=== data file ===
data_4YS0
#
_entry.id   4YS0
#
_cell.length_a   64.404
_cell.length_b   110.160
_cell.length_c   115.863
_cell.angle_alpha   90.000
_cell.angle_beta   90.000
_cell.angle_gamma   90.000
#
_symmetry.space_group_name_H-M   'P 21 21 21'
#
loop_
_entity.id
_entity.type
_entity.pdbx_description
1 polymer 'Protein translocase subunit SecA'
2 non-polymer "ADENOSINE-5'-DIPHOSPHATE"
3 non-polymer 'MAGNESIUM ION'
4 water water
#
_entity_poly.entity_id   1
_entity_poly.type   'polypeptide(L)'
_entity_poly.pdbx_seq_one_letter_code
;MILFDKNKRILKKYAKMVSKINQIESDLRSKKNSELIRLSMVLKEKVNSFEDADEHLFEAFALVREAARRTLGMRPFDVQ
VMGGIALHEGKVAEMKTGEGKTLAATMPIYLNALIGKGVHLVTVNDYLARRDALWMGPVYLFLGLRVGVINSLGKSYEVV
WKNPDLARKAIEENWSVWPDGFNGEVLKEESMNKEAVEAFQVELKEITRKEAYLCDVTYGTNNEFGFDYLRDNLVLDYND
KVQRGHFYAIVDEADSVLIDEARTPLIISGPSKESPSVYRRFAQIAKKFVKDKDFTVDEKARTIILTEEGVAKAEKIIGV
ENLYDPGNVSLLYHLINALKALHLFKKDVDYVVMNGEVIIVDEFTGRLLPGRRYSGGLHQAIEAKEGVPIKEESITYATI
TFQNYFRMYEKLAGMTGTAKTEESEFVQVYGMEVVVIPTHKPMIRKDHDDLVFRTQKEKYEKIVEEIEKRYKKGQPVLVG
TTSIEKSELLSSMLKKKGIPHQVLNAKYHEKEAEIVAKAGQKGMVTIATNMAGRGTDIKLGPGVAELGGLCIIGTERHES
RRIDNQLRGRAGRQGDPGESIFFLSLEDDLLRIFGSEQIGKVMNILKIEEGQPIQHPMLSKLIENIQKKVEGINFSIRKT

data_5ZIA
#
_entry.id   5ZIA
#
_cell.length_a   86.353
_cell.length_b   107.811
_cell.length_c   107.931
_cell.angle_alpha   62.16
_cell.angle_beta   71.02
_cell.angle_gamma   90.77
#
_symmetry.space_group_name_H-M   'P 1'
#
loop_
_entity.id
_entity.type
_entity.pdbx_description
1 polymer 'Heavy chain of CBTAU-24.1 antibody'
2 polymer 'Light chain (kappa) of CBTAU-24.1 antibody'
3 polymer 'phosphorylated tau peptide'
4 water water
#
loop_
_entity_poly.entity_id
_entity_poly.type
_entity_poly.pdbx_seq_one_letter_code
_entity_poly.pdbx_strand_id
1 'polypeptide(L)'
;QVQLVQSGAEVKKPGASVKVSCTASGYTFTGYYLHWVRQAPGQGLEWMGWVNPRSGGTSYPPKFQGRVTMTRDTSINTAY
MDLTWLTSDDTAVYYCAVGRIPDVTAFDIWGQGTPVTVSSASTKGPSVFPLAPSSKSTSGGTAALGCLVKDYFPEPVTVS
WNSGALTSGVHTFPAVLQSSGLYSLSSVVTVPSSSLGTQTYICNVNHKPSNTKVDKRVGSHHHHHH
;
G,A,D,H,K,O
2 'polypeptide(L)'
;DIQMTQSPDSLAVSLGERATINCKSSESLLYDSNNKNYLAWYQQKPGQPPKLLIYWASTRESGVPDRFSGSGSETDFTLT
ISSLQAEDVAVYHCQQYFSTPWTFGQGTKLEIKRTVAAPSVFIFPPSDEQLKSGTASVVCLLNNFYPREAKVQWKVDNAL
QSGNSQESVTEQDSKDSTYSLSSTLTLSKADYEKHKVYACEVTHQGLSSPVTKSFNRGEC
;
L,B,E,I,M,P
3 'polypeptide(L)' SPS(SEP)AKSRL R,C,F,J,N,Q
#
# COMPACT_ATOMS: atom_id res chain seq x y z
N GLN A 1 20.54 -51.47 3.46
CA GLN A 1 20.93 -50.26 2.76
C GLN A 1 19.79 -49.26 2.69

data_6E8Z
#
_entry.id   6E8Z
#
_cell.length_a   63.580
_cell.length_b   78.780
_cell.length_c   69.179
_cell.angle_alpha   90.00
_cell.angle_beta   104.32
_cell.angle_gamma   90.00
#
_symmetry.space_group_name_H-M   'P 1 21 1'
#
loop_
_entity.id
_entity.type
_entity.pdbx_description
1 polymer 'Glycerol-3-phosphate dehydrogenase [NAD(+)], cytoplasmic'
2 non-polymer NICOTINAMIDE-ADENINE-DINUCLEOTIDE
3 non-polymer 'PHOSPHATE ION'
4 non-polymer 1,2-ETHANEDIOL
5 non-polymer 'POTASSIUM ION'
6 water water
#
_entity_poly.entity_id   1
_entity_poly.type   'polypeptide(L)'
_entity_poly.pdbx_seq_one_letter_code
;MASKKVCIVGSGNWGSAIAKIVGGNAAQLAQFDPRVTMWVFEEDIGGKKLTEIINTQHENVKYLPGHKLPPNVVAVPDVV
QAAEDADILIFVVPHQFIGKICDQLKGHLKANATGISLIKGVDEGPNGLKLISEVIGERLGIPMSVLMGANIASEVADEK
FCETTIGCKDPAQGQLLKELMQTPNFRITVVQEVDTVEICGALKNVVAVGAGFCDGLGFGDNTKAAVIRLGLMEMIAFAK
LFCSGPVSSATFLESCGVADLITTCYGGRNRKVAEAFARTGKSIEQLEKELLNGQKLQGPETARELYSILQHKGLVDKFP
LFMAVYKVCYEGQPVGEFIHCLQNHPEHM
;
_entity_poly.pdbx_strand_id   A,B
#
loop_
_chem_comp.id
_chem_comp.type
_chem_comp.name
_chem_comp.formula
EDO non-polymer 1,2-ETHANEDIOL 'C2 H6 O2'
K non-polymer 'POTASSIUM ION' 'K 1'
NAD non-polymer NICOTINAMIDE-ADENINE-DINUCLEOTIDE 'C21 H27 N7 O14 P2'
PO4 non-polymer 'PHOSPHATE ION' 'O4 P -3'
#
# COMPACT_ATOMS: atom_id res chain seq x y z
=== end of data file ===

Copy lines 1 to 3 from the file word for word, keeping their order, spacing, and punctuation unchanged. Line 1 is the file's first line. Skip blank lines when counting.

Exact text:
data_4YS0
#
_entry.id   4YS0